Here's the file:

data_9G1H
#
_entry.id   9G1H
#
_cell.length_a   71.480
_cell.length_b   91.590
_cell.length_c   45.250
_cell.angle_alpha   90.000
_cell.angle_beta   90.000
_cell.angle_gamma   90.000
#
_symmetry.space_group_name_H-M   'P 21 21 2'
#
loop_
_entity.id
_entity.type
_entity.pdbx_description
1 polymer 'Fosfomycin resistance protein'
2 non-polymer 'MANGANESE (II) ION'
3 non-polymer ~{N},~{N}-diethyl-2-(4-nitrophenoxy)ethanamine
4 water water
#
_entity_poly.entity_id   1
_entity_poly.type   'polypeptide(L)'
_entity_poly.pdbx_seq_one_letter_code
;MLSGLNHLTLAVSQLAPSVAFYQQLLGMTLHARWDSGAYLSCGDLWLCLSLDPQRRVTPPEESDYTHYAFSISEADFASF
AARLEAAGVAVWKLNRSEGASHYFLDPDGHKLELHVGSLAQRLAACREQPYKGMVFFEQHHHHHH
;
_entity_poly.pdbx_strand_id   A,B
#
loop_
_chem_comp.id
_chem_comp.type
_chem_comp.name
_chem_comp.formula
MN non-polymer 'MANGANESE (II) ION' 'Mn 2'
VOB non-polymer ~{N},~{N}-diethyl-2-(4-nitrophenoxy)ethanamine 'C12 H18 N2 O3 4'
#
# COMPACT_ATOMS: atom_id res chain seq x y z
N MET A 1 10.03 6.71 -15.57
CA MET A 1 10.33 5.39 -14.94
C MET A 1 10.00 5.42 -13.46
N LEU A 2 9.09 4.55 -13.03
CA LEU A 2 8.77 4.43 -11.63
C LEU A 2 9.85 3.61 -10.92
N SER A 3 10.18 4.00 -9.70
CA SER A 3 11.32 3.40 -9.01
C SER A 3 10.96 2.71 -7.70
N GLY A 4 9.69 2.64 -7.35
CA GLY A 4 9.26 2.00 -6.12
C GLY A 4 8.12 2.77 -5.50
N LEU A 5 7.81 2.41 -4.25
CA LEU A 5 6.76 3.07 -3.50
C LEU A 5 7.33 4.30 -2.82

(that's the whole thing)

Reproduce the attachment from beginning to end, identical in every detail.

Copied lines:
data_9G1H
#
_entry.id   9G1H
#
_cell.length_a   71.480
_cell.length_b   91.590
_cell.length_c   45.250
_cell.angle_alpha   90.000
_cell.angle_beta   90.000
_cell.angle_gamma   90.000
#
_symmetry.space_group_name_H-M   'P 21 21 2'
#
loop_
_entity.id
_entity.type
_entity.pdbx_description
1 polymer 'Fosfomycin resistance protein'
2 non-polymer 'MANGANESE (II) ION'
3 non-polymer ~{N},~{N}-diethyl-2-(4-nitrophenoxy)ethanamine
4 water water
#
_entity_poly.entity_id   1
_entity_poly.type   'polypeptide(L)'
_entity_poly.pdbx_seq_one_letter_code
;MLSGLNHLTLAVSQLAPSVAFYQQLLGMTLHARWDSGAYLSCGDLWLCLSLDPQRRVTPPEESDYTHYAFSISEADFASF
AARLEAAGVAVWKLNRSEGASHYFLDPDGHKLELHVGSLAQRLAACREQPYKGMVFFEQHHHHHH
;
_entity_poly.pdbx_strand_id   A,B
#
loop_
_chem_comp.id
_chem_comp.type
_chem_comp.name
_chem_comp.formula
MN non-polymer 'MANGANESE (II) ION' 'Mn 2'
VOB non-polymer ~{N},~{N}-diethyl-2-(4-nitrophenoxy)ethanamine 'C12 H18 N2 O3 4'
#
# COMPACT_ATOMS: atom_id res chain seq x y z
N MET A 1 10.03 6.71 -15.57
CA MET A 1 10.33 5.39 -14.94
C MET A 1 10.00 5.42 -13.46
N LEU A 2 9.09 4.55 -13.03
CA LEU A 2 8.77 4.43 -11.63
C LEU A 2 9.85 3.61 -10.92
N SER A 3 10.18 4.00 -9.70
CA SER A 3 11.32 3.40 -9.01
C SER A 3 10.96 2.71 -7.70
N GLY A 4 9.69 2.64 -7.35
CA GLY A 4 9.26 2.00 -6.12
C GLY A 4 8.12 2.77 -5.50
N LEU A 5 7.81 2.41 -4.25
CA LEU A 5 6.76 3.07 -3.50
C LEU A 5 7.33 4.30 -2.82